Recognizing and reducing stress

College of DuPage Nursing Student Al Adawi researched for Healthy Lombard that life can often be challenging but the stress that comes with it doesn’t have to be. Although life is extremely challenging, it is possible to adapt to many of these new lifestyle challenges. One challenge is the inability to socialize with others which makes a person feel alone and distressed. This chronic stress can take a toll on a person and lead to chronic stress-related disorders (Giddens, 2017). Being able to recognize and use measures to cope is critical for physical and mental well-being.

Many people battle with chronic stress-related disorders on a daily basis without even realizing it. It may not seem abnormal, therefore, and result from family, work, school, or even environmental-related stress. The eventual mental disorders that develop may include, PTSD, obsessive-compulsive disorder, insomnia, hypertension, anxiety disorders, IBS, tension headaches, and even ulcers (Giddens, 2017). Stress is a serious consequence of stimulation of the defense mechanisms in the body, and if not handled properly, can significantly harm health. The recognition of these stressors will help to improve coping mechanisms and prevent the development of chronic disease.

Coping represents how an individual perceives and responds to stress (Giddens, 2017). Some of the methods that help to reduce stress and improve coping include aromatherapy, yoga, meditation, and deep breathing exercises. According to Cleveland Clinic (2020) the most important step to take is to assert oneself. This includes putting health first when necessary, others second.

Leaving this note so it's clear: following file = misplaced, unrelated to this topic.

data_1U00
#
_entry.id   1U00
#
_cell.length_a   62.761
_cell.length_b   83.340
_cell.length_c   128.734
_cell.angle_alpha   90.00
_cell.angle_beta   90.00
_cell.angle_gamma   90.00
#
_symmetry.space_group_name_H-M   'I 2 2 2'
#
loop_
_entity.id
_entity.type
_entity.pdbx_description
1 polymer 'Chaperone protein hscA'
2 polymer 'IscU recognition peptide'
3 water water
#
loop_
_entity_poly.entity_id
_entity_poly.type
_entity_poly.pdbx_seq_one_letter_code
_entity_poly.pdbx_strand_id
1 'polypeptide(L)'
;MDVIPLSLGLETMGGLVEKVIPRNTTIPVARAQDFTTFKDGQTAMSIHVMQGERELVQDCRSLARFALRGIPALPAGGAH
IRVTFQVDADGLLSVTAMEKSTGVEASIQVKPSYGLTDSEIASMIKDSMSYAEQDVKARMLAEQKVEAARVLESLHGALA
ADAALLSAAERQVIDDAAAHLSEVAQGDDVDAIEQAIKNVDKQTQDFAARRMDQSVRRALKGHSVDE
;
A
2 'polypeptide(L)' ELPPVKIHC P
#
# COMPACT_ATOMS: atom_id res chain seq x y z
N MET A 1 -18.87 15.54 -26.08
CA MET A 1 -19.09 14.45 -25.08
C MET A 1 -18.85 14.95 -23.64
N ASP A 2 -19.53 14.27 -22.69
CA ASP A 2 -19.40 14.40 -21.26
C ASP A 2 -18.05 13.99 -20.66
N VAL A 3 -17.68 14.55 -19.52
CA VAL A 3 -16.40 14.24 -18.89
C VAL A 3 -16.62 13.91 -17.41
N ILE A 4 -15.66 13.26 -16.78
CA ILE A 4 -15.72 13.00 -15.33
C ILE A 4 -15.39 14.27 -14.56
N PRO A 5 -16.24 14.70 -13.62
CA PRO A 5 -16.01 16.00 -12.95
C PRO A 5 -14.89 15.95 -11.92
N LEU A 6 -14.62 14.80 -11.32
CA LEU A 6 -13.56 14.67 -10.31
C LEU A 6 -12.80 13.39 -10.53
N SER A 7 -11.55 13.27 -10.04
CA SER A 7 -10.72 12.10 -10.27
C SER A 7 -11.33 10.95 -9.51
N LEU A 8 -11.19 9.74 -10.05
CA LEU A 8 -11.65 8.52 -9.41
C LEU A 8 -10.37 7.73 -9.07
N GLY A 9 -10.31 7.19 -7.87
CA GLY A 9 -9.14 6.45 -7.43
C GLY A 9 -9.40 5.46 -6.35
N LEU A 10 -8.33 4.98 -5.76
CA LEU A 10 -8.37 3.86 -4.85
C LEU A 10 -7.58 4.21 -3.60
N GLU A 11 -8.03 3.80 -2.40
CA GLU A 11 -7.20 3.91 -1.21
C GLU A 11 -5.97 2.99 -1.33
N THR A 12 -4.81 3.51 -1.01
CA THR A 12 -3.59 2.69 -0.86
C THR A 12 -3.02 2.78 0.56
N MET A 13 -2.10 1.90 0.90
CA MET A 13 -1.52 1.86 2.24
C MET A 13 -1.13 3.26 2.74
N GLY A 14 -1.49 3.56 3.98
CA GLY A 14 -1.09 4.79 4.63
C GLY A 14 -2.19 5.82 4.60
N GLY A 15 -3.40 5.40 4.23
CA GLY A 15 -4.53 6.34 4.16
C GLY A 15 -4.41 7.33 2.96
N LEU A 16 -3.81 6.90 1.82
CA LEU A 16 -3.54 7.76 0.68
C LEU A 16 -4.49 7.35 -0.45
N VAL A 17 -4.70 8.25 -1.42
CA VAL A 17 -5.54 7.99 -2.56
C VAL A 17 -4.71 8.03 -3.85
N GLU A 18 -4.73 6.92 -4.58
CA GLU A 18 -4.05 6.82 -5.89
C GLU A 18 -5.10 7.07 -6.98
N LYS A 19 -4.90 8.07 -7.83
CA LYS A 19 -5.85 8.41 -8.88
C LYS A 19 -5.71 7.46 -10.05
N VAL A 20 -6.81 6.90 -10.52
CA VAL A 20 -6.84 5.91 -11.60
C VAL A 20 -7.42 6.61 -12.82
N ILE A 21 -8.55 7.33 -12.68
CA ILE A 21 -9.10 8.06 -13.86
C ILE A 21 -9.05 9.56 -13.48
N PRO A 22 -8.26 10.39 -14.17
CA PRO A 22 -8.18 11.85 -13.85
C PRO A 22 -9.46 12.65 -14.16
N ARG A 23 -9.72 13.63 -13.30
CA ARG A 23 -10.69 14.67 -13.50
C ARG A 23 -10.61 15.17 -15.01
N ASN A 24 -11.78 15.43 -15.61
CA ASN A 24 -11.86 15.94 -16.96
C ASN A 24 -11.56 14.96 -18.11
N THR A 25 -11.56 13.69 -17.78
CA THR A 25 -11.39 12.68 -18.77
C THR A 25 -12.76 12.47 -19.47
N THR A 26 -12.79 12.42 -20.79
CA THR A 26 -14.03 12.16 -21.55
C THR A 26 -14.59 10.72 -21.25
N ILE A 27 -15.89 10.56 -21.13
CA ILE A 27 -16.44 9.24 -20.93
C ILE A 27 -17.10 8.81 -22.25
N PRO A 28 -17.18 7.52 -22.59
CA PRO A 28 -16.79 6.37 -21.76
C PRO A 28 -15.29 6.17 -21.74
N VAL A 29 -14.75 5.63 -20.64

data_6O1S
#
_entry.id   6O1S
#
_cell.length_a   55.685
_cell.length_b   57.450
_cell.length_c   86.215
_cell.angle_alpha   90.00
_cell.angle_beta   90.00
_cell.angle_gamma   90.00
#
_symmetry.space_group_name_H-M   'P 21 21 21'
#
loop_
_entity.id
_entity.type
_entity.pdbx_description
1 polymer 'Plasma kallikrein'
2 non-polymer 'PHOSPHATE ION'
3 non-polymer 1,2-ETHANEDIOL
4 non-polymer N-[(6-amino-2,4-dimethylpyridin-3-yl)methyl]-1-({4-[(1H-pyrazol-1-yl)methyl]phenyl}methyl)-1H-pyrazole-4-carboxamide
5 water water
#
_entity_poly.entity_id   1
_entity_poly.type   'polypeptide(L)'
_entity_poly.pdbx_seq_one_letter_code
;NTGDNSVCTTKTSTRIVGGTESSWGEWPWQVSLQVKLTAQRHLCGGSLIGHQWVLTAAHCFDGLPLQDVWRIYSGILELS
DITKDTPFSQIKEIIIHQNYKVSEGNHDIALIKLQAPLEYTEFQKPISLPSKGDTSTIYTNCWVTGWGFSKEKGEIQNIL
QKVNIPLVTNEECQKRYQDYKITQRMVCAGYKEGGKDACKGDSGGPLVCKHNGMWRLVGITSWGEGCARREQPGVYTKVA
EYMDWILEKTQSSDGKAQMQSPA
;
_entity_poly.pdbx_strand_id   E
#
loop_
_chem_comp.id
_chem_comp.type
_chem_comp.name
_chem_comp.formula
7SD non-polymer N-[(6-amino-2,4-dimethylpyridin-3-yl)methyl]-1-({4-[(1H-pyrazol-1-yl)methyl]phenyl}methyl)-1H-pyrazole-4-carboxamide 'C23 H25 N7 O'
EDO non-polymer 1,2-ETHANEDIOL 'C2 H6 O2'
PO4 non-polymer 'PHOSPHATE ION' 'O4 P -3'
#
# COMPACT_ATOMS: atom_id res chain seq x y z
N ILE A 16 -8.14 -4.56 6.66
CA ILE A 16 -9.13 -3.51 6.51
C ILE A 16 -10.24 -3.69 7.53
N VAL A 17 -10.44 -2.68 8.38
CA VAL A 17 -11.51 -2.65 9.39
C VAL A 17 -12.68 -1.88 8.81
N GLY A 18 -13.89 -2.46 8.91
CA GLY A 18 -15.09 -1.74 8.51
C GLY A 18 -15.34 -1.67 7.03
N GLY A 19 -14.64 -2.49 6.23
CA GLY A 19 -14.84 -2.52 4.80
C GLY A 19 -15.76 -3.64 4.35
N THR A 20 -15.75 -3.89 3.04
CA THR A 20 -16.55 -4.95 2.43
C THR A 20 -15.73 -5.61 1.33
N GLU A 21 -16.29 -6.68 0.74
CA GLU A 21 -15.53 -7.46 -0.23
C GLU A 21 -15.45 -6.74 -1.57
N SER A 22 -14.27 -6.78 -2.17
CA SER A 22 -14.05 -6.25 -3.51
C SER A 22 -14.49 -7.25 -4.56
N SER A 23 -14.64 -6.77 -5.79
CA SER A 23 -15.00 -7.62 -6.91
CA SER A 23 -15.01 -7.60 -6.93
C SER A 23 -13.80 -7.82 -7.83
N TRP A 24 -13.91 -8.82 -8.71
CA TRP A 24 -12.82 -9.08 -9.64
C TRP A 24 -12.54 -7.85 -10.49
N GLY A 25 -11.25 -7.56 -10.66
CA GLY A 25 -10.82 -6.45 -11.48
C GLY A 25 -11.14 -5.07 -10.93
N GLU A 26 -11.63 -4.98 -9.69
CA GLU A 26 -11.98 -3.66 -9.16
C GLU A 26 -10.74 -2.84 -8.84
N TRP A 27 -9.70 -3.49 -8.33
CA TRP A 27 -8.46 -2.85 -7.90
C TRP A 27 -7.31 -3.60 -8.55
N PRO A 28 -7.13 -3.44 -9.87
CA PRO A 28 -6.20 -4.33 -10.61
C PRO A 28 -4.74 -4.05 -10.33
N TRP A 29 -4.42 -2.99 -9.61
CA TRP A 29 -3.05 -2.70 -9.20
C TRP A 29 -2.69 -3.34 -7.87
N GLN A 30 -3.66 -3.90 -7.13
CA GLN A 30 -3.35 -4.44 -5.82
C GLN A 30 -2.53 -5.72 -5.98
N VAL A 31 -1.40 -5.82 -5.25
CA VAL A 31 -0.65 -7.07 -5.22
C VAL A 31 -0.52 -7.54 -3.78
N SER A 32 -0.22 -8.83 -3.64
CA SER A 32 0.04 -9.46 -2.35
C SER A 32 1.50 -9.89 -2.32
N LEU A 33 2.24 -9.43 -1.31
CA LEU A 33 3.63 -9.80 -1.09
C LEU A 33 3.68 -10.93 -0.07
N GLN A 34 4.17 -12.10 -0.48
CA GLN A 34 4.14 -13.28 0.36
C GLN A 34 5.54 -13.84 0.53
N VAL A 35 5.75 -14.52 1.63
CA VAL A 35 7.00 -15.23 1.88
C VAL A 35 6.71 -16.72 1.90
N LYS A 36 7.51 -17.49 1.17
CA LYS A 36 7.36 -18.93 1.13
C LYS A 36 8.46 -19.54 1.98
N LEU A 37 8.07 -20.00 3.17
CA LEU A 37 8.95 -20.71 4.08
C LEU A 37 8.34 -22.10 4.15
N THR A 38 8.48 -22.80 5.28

Aerobic exercise has also been shown to be beneficial from the release of natural endorphins which make one feel better. Other ways to reduce stressors are to utilize effective time management skills, set priorities, and taking time for oneself to relax (Yoder-Wise, 2019)

Counseling or spiritual guidance may also help to provide stress relief, although it is important to remember that everyone has their own tolerance for stress. Having a support system has been demonstrated as a valuable source of stress relief. It’s time to invest in coping methods to improve longevity and help adapt to a longer, stress-free life.

 

 

References:

Buchanan, L. (2017). 31/Stress. In 976896106 757380373 J. Giddens (Author), Concepts for nursing practice (pp. 306-308). St. Louis: Elsevier.

Donohue-Ryan, M. T. (2019). 7/Managing Self: Stress and Time. In 976889758 757376501 P. S. Yoder-Wise (Author), Leading and managing in nursing (pp. 101-103). St. Louis, MO: Mosby.

10 Ways to Relieve Stress & More. (n.d.). Retrieved October 11, 2020, from https://my.clevelandclinic.org/health/articles/8133-stress-10-ways-to-ease-stress

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